Ros Canter produced a stunning performance to be crowned eventing world champion in the United States on Monday evening.
A clear round in the tense show jumping finale was enough for the Hallington rider and her mount Allstar B to take the individual title and anchor the Great Britain to team gold.
Tension mounted in Tryon, North Carolina, with Canter heading into the show jumping arena placed second after dressage and cross country.
Going out as the penultimate rider she needed a clear round to maintain her position, and no more than one fence down to clinch team gold for Britain for the sixth time.
The Lincolnshire combination showed nerves of steel to go clear under intense pressure and seal, at least, the silver medal.
It seemed the 32-year-old would have to settle for second-best as overnight leader Ingrid Klimke looked destined for a clear round.
But there was agony for the German when her horse SAP Hale Bob OLD clipped a rail on the final fence to promote Canter into gold in the most dramatic of finales.
“I don’t think it’s sunk in, I can’t believe it,” said Canter, who became only the fifth Briton to become world eventing champion.
“Allstar B was absolutely amazing, he was an absolute hero, I had an amazing experience in there.
“I kept saying [to myself] just let him do his job, and I’m so proud, he’s just phenomenal.
“There were quite a few tears when I found out which isn’t normal for me.”
Allstar B took little time in adapting to the heat on his first trip to the USA, and pulled off a mistake-free dressage test to sit third on 24.6.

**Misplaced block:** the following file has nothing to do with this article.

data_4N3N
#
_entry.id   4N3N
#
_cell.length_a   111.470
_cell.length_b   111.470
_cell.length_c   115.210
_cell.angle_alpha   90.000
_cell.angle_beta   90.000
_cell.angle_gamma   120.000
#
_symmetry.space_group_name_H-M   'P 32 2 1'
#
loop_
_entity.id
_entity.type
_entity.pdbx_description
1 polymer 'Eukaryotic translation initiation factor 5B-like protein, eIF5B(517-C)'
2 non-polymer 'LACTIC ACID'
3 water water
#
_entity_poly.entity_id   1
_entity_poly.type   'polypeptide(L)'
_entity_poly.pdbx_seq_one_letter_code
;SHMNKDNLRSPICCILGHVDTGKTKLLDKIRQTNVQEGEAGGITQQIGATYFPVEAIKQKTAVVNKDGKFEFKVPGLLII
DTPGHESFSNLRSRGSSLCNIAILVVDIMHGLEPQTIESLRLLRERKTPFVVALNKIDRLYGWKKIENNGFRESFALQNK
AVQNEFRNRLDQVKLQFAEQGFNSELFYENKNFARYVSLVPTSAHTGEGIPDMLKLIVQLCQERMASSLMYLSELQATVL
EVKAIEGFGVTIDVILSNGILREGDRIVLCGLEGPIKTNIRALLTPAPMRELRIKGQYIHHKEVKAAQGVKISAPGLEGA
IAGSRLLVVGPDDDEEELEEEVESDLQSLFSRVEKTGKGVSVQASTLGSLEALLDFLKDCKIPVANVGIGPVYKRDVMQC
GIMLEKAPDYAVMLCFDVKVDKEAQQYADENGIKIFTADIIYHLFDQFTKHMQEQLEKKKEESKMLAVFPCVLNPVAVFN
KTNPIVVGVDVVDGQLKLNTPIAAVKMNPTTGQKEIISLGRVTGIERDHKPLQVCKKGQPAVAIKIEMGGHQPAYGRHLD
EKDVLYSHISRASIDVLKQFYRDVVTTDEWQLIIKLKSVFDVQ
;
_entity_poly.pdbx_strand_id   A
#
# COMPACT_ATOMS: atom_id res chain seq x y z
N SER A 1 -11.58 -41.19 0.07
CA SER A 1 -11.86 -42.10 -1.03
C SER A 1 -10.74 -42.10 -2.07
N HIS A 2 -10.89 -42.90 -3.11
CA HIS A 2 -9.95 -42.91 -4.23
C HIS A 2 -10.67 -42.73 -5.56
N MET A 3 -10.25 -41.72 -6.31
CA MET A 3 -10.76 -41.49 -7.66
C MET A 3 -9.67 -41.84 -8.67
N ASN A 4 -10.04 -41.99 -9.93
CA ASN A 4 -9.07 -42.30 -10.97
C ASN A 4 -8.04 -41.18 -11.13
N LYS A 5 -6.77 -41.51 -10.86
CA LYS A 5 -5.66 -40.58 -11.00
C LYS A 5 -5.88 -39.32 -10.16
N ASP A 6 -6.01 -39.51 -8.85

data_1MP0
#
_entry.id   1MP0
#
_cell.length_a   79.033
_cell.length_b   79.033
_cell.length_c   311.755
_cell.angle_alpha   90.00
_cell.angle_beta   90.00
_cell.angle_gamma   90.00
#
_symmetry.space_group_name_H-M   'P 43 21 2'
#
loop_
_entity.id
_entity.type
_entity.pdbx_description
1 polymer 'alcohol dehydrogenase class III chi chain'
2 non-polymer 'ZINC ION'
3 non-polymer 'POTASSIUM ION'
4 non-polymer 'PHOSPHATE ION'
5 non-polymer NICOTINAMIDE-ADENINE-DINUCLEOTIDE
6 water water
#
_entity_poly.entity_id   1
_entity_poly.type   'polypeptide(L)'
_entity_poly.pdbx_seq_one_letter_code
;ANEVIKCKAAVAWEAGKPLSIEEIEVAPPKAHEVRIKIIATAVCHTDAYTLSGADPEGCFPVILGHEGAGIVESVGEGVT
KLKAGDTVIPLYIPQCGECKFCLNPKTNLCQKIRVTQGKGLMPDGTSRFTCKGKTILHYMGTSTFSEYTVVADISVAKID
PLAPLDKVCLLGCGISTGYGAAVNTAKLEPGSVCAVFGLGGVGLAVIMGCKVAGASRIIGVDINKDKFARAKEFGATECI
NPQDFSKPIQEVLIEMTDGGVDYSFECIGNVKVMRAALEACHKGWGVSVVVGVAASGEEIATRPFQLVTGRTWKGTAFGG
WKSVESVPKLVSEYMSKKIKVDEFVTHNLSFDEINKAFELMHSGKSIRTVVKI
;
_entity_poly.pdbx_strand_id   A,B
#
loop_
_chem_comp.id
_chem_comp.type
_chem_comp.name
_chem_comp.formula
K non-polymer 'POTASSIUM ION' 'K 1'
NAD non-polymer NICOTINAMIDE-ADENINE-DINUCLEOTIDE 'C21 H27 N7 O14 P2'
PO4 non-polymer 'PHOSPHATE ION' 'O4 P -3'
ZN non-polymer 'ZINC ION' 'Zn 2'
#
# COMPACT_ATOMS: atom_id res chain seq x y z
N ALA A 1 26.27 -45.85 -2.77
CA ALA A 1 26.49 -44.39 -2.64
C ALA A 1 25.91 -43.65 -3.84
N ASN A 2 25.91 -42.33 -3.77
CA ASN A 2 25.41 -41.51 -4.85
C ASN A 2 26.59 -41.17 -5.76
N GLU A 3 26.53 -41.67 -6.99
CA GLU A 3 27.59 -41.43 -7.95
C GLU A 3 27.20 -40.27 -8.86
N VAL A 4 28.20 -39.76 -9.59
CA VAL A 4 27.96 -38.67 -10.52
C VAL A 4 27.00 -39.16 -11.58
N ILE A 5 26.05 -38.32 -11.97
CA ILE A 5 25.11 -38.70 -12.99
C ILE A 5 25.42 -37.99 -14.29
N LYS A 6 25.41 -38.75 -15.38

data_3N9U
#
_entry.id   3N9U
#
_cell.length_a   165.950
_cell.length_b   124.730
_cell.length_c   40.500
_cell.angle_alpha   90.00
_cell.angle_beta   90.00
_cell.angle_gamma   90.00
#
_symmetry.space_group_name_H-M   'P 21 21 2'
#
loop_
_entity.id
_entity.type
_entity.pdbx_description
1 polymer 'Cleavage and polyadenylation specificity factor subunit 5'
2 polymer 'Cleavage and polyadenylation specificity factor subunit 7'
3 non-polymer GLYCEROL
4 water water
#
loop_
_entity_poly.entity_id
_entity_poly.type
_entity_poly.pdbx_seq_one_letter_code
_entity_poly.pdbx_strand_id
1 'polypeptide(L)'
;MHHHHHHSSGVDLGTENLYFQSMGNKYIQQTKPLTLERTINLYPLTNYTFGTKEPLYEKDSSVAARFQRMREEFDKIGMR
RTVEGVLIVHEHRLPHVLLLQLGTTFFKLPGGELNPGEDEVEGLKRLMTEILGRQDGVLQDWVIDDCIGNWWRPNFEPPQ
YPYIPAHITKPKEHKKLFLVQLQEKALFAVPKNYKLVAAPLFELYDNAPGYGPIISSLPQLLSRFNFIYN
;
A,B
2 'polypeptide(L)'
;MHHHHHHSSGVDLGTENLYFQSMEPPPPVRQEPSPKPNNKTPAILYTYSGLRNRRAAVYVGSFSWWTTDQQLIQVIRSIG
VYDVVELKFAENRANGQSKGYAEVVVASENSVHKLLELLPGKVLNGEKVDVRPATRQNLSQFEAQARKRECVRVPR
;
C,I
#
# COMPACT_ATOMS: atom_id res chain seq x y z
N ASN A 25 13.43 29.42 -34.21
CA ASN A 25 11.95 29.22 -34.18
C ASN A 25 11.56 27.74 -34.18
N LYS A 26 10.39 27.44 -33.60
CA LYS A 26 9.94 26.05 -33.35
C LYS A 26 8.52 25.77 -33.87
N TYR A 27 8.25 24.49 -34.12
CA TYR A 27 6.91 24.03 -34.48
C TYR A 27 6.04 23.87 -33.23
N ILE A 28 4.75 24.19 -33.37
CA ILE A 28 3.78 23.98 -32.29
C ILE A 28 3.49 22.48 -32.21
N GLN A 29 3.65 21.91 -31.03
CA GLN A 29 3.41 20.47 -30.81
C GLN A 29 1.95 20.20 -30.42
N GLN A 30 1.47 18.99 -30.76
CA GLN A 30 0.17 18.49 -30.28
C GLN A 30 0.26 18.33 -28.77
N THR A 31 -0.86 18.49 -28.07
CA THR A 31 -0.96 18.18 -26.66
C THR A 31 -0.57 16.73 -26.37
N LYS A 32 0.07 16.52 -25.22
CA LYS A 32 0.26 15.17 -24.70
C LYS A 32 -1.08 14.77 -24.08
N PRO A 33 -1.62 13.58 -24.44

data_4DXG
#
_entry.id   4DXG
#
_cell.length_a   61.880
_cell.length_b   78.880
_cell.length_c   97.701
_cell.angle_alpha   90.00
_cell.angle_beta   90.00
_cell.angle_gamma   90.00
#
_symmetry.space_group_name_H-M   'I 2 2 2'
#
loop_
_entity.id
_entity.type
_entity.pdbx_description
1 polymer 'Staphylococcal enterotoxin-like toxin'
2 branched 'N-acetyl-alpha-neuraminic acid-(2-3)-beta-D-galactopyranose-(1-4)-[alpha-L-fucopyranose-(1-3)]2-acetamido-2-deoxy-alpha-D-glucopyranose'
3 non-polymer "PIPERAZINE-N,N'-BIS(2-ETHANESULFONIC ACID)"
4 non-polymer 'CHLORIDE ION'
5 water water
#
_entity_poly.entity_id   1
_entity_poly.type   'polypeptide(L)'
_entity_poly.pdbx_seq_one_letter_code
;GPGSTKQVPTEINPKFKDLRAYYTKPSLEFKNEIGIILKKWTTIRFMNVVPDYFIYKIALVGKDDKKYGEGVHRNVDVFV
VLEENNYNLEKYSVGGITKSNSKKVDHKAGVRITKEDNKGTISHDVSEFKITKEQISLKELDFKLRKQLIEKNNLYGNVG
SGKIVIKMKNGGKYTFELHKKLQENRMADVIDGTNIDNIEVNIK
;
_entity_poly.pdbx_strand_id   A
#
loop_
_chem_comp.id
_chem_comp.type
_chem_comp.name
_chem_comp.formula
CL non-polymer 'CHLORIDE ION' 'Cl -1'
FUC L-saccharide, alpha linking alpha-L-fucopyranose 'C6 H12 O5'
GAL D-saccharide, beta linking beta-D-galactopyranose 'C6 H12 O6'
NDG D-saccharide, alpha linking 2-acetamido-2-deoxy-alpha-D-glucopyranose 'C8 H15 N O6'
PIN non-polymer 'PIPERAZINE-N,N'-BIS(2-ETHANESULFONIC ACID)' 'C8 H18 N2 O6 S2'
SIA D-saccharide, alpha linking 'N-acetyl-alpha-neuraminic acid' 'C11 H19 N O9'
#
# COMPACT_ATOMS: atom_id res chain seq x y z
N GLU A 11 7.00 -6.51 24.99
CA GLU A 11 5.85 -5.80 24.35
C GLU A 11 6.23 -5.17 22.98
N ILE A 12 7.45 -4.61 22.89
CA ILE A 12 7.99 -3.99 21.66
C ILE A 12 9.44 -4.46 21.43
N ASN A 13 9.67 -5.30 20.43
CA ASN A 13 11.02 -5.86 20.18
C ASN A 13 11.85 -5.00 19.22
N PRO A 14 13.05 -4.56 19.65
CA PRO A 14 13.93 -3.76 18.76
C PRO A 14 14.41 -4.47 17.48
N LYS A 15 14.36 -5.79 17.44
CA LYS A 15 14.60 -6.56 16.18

On Saturday’s cross country all of Britain’s riders went clear around the cross country course to elevate the team into gold medal position and Canter into second place.
They were given an extra day to withstand any nerves when Sunday’s show jumping was postponed for 24 hours as Hurricane Florence approached.
By the time Canter entered the arena, she had a fence in hand to secure the team gold, but only a clear would keep her ahead of Irish rider Padraig McCarthy.
But they kept their cool to become only the fourth British combination ever to win world eventing team and individual gold - and the first since 1986 to do the double.
It has been a sensational rise for the horse and rider who made their four-star debut just three years ago.
A fifth-place finish at Badminton earned an international debut at last year’s European Championships where they were the highest-placed British finishers in fifth.
And in just 13 months the pair have sprung to the top of the world, with the Tokyo Olympics in two years a tantalising prospect.
“It’s a surreal day for me,” she added. “I’m proud for my country and excited for the whole team around me and everyone who’s put so much into this.
“It’s just the most incredible feeling.
“The team around us is just phenomenal. They make the dream come true really.”